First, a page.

The University of Chicago and the city have entered into an agreement that calls on the school to be a better South Side neighbor.
The University, located in Hyde Park, has sometimes had a fraught relationship with surrounding neighborhoods. The school is investing more than $1 billion in capital improvements over the next three years and officials say the community will benefit.
In a memorandum of understanding with the city, the university has pledged to make sure contracts and jobs go to people and businesses in the neighborhood. President Robert Zimmer said the university’s committed to using local contractors – as well as women and minority-owned companies.
“We’re part of the South Side of Chicago. It’s important that the community flourish. It’s important in social terms and important for the university. There’s a whole fabric of ways in which this is good for the community and the university,” Zimmer said.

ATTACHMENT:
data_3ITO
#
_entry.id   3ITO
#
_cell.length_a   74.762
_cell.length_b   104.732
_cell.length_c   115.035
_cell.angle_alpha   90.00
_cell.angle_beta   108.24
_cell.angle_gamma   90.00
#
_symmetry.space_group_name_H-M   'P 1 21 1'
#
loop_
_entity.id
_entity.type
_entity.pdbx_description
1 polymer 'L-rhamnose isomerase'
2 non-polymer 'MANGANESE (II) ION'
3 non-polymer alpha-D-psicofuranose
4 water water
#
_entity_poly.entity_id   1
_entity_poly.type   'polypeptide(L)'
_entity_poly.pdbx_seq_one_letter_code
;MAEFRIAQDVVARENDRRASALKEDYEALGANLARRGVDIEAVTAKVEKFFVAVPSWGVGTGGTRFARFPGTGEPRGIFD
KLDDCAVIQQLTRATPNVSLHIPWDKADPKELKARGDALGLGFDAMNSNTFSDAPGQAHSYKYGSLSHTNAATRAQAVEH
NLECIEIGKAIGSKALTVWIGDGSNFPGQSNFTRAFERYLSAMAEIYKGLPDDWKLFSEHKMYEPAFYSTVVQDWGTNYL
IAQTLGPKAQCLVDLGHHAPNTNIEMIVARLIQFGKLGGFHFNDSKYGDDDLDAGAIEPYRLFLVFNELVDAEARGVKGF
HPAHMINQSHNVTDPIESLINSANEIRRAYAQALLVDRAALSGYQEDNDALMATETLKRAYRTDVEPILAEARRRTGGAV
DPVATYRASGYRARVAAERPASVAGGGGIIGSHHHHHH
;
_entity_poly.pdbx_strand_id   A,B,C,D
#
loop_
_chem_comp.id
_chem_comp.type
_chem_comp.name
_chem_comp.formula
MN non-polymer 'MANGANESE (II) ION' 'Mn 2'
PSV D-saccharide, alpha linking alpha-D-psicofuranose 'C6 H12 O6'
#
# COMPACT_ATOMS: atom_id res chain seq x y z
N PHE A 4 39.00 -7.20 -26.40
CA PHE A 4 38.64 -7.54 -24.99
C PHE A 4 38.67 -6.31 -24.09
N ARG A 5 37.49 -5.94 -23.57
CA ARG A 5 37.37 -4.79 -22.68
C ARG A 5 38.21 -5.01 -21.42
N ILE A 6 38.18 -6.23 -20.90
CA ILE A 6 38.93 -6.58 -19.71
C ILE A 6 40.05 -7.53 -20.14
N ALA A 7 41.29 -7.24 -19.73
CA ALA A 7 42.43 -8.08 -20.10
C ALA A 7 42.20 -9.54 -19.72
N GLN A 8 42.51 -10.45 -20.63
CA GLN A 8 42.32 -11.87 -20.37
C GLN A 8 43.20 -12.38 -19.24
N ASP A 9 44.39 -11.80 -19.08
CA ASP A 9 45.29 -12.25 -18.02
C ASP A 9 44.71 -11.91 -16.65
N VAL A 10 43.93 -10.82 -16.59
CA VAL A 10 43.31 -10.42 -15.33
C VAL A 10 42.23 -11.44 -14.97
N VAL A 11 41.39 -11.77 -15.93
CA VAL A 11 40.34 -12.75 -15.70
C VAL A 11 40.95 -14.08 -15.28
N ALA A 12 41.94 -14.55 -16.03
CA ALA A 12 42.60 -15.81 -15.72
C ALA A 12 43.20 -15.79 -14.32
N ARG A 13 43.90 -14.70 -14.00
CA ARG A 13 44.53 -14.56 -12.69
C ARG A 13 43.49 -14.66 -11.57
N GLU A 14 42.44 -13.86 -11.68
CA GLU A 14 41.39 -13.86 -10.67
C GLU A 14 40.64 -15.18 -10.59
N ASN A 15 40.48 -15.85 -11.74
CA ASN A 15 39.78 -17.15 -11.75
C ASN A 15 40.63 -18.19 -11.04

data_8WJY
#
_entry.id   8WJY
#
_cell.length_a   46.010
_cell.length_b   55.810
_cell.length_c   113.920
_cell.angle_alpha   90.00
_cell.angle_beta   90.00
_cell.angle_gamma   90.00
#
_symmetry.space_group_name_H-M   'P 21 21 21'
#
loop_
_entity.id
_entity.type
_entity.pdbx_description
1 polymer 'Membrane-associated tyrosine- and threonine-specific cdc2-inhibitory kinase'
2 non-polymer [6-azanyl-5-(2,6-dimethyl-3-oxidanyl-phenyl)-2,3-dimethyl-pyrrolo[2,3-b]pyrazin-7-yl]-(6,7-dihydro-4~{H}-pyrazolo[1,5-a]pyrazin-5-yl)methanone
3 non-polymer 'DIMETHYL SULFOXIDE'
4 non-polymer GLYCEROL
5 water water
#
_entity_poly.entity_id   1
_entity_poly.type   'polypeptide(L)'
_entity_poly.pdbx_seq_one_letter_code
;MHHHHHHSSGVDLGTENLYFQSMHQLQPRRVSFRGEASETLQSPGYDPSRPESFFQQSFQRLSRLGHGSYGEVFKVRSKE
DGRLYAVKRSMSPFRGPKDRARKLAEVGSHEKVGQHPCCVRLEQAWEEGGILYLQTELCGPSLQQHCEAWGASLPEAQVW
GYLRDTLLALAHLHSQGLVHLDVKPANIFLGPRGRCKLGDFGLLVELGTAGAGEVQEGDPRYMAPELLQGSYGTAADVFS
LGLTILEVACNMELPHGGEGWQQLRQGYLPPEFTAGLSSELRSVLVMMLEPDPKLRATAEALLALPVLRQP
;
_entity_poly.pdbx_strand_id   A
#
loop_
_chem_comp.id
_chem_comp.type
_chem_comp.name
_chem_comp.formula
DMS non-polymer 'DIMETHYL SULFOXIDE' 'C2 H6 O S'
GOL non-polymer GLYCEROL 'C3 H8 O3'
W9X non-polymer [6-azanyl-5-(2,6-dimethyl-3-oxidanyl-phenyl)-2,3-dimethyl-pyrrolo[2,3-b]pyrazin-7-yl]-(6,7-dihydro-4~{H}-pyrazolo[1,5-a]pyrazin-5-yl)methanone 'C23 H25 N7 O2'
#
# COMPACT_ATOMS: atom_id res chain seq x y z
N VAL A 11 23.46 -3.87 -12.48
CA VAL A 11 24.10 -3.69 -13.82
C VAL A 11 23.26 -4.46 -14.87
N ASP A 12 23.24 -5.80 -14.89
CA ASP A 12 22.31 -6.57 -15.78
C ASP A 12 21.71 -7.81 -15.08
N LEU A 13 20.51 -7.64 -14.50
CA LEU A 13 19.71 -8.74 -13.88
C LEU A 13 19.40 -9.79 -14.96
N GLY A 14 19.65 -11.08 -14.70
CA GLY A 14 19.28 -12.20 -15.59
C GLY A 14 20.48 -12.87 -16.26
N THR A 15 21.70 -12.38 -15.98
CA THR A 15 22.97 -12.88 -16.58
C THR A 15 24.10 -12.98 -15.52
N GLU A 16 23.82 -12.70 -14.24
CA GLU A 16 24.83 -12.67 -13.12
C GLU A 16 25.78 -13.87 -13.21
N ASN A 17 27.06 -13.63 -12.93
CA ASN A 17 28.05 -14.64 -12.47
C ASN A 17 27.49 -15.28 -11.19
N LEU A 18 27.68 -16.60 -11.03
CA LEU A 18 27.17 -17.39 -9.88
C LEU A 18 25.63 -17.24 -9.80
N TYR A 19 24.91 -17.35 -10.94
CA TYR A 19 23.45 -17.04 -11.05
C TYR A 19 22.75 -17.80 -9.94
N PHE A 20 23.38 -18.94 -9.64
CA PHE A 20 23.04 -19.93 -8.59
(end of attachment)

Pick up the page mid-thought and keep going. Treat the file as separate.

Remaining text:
The memo also outlines ways the University of Chicago can foster economic growth on the South Side. That includes improving a Metra commuter line and developing properties along Garfield Boulevard. A few years ago the university started buying up property in Washington Park. Residents, politicians and community organizers were disappointed that the university didn’t reveal its plans before purchasing land.
Decades ago, the University of Chicago supported restrictive covenants that kept blacks out of the surrounding neighborhoods of Woodlawn, Washington Park and North Kenwood. That history still haunts some in those communities.
But Zimmer said the university wants to being a good neighbor. In recent years, the school has invested tens of millions of dollars locally.
“We don’t claim to have everything perfect but we are making a major effort,” Zimmer said. “We’ve been working very hard on the relationship with the community. An important approach we’ve been taking is building a set of partnerships with the aldermen, community organizations and really understand the work we do in the community is a partnership between community and university.”
For its part, the city says it will ease the red tape that impedes the projects.